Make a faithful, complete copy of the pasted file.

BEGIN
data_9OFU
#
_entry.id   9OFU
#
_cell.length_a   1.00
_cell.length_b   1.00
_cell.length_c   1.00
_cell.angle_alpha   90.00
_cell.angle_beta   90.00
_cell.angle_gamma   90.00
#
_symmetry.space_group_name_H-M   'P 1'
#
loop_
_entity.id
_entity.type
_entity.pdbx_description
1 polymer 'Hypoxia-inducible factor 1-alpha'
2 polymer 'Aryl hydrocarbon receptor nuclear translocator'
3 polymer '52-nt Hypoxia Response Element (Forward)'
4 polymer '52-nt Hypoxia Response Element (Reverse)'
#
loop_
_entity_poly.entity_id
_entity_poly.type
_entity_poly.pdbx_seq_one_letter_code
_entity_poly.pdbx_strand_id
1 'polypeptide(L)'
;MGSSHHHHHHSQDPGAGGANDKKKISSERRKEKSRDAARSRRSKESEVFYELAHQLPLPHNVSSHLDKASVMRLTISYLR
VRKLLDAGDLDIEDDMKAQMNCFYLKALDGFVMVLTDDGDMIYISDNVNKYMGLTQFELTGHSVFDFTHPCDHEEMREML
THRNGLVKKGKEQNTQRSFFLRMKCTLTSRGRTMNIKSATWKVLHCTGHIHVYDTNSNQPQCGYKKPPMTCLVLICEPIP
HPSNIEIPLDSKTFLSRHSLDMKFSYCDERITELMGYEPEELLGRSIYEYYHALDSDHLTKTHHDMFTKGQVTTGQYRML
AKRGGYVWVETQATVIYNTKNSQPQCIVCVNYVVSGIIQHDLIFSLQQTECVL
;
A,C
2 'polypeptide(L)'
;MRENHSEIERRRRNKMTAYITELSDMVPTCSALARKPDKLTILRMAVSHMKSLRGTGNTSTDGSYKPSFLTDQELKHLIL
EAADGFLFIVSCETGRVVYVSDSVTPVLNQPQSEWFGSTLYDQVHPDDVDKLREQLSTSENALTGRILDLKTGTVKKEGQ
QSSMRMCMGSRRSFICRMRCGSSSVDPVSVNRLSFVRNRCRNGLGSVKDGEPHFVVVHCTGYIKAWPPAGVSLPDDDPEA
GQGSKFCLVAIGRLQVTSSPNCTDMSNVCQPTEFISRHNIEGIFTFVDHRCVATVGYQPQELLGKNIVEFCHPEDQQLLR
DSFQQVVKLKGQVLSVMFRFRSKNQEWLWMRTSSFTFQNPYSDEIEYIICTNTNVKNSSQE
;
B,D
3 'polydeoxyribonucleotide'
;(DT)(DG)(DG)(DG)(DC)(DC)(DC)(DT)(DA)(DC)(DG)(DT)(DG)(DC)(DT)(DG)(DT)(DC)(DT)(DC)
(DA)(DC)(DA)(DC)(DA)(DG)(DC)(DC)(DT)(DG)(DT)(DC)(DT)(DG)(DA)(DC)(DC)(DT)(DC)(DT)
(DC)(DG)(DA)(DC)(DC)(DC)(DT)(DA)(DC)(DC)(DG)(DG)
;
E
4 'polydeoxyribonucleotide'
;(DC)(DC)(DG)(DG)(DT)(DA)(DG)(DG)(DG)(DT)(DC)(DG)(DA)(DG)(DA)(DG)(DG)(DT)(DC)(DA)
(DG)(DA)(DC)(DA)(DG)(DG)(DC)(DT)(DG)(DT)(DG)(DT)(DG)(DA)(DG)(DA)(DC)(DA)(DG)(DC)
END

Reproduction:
data_9OFU
#
_entry.id   9OFU
#
_cell.length_a   1.00
_cell.length_b   1.00
_cell.length_c   1.00
_cell.angle_alpha   90.00
_cell.angle_beta   90.00
_cell.angle_gamma   90.00
#
_symmetry.space_group_name_H-M   'P 1'
#
loop_
_entity.id
_entity.type
_entity.pdbx_description
1 polymer 'Hypoxia-inducible factor 1-alpha'
2 polymer 'Aryl hydrocarbon receptor nuclear translocator'
3 polymer '52-nt Hypoxia Response Element (Forward)'
4 polymer '52-nt Hypoxia Response Element (Reverse)'
#
loop_
_entity_poly.entity_id
_entity_poly.type
_entity_poly.pdbx_seq_one_letter_code
_entity_poly.pdbx_strand_id
1 'polypeptide(L)'
;MGSSHHHHHHSQDPGAGGANDKKKISSERRKEKSRDAARSRRSKESEVFYELAHQLPLPHNVSSHLDKASVMRLTISYLR
VRKLLDAGDLDIEDDMKAQMNCFYLKALDGFVMVLTDDGDMIYISDNVNKYMGLTQFELTGHSVFDFTHPCDHEEMREML
THRNGLVKKGKEQNTQRSFFLRMKCTLTSRGRTMNIKSATWKVLHCTGHIHVYDTNSNQPQCGYKKPPMTCLVLICEPIP
HPSNIEIPLDSKTFLSRHSLDMKFSYCDERITELMGYEPEELLGRSIYEYYHALDSDHLTKTHHDMFTKGQVTTGQYRML
AKRGGYVWVETQATVIYNTKNSQPQCIVCVNYVVSGIIQHDLIFSLQQTECVL
;
A,C
2 'polypeptide(L)'
;MRENHSEIERRRRNKMTAYITELSDMVPTCSALARKPDKLTILRMAVSHMKSLRGTGNTSTDGSYKPSFLTDQELKHLIL
EAADGFLFIVSCETGRVVYVSDSVTPVLNQPQSEWFGSTLYDQVHPDDVDKLREQLSTSENALTGRILDLKTGTVKKEGQ
QSSMRMCMGSRRSFICRMRCGSSSVDPVSVNRLSFVRNRCRNGLGSVKDGEPHFVVVHCTGYIKAWPPAGVSLPDDDPEA
GQGSKFCLVAIGRLQVTSSPNCTDMSNVCQPTEFISRHNIEGIFTFVDHRCVATVGYQPQELLGKNIVEFCHPEDQQLLR
DSFQQVVKLKGQVLSVMFRFRSKNQEWLWMRTSSFTFQNPYSDEIEYIICTNTNVKNSSQE
;
B,D
3 'polydeoxyribonucleotide'
;(DT)(DG)(DG)(DG)(DC)(DC)(DC)(DT)(DA)(DC)(DG)(DT)(DG)(DC)(DT)(DG)(DT)(DC)(DT)(DC)
(DA)(DC)(DA)(DC)(DA)(DG)(DC)(DC)(DT)(DG)(DT)(DC)(DT)(DG)(DA)(DC)(DC)(DT)(DC)(DT)
(DC)(DG)(DA)(DC)(DC)(DC)(DT)(DA)(DC)(DC)(DG)(DG)
;
E
4 'polydeoxyribonucleotide'
;(DC)(DC)(DG)(DG)(DT)(DA)(DG)(DG)(DG)(DT)(DC)(DG)(DA)(DG)(DA)(DG)(DG)(DT)(DC)(DA)
(DG)(DA)(DC)(DA)(DG)(DG)(DC)(DT)(DG)(DT)(DG)(DT)(DG)(DA)(DG)(DA)(DC)(DA)(DG)(DC)